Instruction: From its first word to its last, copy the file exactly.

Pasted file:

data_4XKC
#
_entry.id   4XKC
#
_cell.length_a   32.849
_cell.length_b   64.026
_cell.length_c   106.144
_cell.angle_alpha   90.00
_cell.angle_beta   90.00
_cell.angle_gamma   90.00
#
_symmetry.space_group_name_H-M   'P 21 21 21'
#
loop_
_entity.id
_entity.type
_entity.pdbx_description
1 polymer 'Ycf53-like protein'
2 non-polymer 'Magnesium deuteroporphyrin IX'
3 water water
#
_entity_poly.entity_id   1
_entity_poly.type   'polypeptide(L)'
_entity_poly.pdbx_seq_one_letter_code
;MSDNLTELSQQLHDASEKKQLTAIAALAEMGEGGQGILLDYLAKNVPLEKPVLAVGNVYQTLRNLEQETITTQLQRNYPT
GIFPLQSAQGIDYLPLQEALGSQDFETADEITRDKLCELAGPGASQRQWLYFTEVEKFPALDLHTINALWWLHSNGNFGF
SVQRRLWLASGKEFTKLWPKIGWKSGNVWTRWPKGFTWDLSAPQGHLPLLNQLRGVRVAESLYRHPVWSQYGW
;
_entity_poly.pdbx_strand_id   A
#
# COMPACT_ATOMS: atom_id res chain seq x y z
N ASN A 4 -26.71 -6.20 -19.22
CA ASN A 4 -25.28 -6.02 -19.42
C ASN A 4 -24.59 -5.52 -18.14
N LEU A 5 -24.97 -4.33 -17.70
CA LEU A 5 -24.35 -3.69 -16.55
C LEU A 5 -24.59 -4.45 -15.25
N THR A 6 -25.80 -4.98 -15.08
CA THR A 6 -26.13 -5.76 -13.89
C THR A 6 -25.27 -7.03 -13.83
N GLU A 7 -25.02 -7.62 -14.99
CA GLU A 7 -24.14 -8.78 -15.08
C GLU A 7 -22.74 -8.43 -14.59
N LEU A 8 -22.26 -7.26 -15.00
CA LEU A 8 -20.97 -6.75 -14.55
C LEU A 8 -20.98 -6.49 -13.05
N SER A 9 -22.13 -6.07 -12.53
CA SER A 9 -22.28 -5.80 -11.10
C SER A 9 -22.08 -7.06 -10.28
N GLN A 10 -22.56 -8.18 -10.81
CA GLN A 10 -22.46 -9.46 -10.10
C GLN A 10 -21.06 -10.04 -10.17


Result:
data_4XKC
#
_entry.id   4XKC
#
_cell.length_a   32.849
_cell.length_b   64.026
_cell.length_c   106.144
_cell.angle_alpha   90.00
_cell.angle_beta   90.00
_cell.angle_gamma   90.00
#
_symmetry.space_group_name_H-M   'P 21 21 21'
#
loop_
_entity.id
_entity.type
_entity.pdbx_description
1 polymer 'Ycf53-like protein'
2 non-polymer 'Magnesium deuteroporphyrin IX'
3 water water
#
_entity_poly.entity_id   1
_entity_poly.type   'polypeptide(L)'
_entity_poly.pdbx_seq_one_letter_code
;MSDNLTELSQQLHDASEKKQLTAIAALAEMGEGGQGILLDYLAKNVPLEKPVLAVGNVYQTLRNLEQETITTQLQRNYPT
GIFPLQSAQGIDYLPLQEALGSQDFETADEITRDKLCELAGPGASQRQWLYFTEVEKFPALDLHTINALWWLHSNGNFGF
SVQRRLWLASGKEFTKLWPKIGWKSGNVWTRWPKGFTWDLSAPQGHLPLLNQLRGVRVAESLYRHPVWSQYGW
;
_entity_poly.pdbx_strand_id   A
#
# COMPACT_ATOMS: atom_id res chain seq x y z
N ASN A 4 -26.71 -6.20 -19.22
CA ASN A 4 -25.28 -6.02 -19.42
C ASN A 4 -24.59 -5.52 -18.14
N LEU A 5 -24.97 -4.33 -17.70
CA LEU A 5 -24.35 -3.69 -16.55
C LEU A 5 -24.59 -4.45 -15.25
N THR A 6 -25.80 -4.98 -15.08
CA THR A 6 -26.13 -5.76 -13.89
C THR A 6 -25.27 -7.03 -13.83
N GLU A 7 -25.02 -7.62 -14.99
CA GLU A 7 -24.14 -8.78 -15.08
C GLU A 7 -22.74 -8.43 -14.59
N LEU A 8 -22.26 -7.26 -15.00
CA LEU A 8 -20.97 -6.75 -14.55
C LEU A 8 -20.98 -6.49 -13.05
N SER A 9 -22.13 -6.07 -12.53
CA SER A 9 -22.28 -5.80 -11.10
C SER A 9 -22.08 -7.06 -10.28
N GLN A 10 -22.56 -8.18 -10.81
CA GLN A 10 -22.46 -9.46 -10.10
C GLN A 10 -21.06 -10.04 -10.17